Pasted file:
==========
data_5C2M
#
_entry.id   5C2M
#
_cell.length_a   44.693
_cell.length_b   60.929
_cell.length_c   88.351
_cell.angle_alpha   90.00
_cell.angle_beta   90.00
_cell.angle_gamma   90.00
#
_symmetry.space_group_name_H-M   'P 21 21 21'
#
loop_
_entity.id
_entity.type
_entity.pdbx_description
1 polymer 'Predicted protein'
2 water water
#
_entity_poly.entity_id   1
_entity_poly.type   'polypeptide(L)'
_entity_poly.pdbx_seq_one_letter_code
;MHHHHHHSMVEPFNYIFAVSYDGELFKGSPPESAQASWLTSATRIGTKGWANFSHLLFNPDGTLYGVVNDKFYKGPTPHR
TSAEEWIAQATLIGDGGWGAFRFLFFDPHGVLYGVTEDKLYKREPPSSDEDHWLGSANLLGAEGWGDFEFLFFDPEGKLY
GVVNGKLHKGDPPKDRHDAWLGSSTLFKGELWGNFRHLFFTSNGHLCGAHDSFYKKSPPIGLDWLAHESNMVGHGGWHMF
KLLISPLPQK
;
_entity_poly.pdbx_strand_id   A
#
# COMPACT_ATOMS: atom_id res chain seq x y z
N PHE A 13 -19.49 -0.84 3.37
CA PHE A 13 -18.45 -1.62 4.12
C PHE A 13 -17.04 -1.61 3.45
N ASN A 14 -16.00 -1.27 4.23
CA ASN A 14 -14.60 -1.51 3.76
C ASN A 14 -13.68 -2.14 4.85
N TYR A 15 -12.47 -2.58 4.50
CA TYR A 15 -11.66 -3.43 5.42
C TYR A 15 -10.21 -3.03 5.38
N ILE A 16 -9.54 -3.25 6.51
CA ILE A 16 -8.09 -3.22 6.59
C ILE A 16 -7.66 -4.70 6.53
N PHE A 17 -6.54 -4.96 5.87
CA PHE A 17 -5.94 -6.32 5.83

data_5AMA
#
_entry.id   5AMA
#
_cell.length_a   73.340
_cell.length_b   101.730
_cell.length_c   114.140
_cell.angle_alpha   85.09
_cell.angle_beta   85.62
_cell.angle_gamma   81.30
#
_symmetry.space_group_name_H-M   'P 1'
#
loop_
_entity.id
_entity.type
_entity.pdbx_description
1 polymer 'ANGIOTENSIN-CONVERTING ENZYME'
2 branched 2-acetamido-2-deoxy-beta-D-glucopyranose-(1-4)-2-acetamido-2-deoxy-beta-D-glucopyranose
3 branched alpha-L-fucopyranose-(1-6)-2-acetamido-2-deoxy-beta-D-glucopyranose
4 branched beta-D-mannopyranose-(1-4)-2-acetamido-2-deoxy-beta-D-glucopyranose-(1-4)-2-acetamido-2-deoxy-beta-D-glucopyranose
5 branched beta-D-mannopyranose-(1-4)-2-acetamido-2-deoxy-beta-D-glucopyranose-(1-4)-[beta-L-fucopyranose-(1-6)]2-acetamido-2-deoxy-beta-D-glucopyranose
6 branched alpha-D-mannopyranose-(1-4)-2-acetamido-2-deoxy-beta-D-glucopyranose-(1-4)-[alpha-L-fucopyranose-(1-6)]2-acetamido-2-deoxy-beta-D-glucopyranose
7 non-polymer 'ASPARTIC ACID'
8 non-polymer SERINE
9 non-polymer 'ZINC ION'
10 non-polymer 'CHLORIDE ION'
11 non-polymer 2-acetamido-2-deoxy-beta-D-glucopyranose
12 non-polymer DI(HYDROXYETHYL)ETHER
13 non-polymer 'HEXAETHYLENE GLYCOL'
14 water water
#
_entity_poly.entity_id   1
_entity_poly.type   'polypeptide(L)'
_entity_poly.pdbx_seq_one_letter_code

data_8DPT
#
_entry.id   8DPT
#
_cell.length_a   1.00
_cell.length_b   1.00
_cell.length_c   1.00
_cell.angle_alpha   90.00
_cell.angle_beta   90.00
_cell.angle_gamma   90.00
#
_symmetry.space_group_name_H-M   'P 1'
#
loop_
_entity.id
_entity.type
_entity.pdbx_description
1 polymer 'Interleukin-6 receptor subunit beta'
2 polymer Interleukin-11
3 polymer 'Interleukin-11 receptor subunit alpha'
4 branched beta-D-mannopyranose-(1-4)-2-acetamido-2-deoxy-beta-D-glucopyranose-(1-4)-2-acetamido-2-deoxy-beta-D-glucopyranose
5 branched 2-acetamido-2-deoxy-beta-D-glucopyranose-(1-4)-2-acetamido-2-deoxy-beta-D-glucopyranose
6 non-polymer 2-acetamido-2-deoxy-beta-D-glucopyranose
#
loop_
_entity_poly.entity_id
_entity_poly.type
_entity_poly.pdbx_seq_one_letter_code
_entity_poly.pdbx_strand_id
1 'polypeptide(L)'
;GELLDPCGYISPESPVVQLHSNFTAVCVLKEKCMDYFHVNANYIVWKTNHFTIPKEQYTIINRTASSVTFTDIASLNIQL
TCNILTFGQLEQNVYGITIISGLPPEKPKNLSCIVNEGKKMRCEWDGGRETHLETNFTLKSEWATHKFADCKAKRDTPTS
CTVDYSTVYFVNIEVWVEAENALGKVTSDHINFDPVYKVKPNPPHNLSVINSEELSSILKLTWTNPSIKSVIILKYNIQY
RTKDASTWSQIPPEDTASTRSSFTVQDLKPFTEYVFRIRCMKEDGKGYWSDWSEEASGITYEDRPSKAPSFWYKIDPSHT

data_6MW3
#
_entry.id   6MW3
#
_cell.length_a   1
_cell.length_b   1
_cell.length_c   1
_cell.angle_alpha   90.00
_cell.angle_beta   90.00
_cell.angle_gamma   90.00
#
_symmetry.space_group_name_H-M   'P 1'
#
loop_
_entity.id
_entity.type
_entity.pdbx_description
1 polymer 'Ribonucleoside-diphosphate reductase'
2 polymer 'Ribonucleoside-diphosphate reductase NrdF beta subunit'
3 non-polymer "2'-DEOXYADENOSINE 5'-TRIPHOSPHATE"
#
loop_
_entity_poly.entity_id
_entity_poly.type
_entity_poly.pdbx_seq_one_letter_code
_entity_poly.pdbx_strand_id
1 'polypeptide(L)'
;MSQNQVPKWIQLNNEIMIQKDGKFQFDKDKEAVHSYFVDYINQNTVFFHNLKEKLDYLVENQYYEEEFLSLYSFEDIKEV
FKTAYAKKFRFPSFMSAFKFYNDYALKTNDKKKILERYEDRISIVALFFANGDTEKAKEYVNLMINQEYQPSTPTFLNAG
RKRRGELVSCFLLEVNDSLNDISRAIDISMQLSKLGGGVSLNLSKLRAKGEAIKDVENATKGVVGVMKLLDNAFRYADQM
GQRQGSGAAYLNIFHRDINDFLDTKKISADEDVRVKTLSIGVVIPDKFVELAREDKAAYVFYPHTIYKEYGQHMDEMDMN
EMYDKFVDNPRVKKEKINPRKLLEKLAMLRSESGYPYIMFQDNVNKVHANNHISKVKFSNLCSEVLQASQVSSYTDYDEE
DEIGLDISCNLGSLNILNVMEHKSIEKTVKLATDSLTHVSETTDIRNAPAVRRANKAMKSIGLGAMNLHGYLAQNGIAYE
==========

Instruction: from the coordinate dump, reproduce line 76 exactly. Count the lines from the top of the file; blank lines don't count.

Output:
14 water water